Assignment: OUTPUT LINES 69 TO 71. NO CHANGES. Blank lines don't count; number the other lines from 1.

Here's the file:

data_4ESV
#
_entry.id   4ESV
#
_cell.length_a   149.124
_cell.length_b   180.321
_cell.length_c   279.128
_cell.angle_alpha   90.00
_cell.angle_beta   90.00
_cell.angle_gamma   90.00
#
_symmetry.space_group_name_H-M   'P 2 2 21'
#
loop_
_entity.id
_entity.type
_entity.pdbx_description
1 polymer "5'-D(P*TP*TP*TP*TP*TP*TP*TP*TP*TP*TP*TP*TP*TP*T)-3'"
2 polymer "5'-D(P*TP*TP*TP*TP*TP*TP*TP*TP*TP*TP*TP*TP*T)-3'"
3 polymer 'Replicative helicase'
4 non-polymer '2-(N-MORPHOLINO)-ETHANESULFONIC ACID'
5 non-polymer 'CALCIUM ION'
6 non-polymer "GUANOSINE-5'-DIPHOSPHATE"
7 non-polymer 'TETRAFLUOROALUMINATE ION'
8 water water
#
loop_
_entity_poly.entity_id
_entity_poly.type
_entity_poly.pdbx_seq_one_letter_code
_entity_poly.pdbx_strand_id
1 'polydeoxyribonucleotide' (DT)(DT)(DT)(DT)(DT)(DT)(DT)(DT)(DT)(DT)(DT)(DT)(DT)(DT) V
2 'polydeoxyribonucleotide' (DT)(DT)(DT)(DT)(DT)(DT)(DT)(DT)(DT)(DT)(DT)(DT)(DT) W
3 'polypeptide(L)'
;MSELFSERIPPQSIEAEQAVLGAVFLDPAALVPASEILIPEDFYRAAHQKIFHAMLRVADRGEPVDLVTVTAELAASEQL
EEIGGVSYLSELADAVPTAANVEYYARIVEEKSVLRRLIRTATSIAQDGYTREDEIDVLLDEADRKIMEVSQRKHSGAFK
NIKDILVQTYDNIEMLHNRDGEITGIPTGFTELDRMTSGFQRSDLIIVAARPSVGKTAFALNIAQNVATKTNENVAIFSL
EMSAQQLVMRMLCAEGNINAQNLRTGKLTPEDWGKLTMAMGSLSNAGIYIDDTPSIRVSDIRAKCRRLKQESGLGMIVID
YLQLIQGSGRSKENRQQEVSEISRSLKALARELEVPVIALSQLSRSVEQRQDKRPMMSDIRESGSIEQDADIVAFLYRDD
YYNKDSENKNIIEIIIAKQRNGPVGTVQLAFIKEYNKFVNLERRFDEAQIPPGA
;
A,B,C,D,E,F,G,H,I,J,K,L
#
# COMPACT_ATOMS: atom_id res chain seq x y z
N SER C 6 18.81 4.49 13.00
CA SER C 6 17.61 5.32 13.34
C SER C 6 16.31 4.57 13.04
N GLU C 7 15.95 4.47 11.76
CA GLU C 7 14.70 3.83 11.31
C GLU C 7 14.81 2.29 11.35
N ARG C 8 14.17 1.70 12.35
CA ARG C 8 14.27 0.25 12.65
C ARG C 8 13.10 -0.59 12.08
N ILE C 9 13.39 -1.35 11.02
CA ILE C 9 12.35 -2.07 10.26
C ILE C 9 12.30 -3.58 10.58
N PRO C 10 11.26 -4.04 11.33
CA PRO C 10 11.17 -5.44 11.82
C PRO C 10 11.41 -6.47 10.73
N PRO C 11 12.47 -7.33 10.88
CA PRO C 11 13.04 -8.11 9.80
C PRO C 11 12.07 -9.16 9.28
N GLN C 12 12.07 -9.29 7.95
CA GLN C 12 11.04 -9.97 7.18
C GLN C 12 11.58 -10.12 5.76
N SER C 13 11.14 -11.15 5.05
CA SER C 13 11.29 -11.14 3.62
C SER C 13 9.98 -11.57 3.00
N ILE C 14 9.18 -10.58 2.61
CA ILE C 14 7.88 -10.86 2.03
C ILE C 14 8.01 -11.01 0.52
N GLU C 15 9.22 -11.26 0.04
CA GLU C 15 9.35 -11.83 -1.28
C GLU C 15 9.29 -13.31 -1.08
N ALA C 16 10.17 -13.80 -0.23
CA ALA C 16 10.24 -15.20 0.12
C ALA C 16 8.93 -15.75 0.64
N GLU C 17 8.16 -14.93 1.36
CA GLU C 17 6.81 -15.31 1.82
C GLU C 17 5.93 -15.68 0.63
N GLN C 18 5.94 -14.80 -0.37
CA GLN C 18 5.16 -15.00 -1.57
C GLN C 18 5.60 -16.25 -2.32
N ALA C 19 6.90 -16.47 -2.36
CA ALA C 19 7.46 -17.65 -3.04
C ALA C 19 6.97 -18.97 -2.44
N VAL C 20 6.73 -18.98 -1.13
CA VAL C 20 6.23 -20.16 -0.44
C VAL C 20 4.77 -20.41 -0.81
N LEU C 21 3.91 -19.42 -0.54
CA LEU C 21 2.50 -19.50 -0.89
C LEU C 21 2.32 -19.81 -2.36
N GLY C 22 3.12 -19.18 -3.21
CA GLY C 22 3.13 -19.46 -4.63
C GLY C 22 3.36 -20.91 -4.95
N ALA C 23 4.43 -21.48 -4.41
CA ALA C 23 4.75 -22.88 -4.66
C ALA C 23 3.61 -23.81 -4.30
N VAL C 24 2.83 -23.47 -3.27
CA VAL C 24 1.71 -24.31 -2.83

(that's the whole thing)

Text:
N ILE C 14 9.18 -10.58 2.61
CA ILE C 14 7.88 -10.86 2.03
C ILE C 14 8.01 -11.01 0.52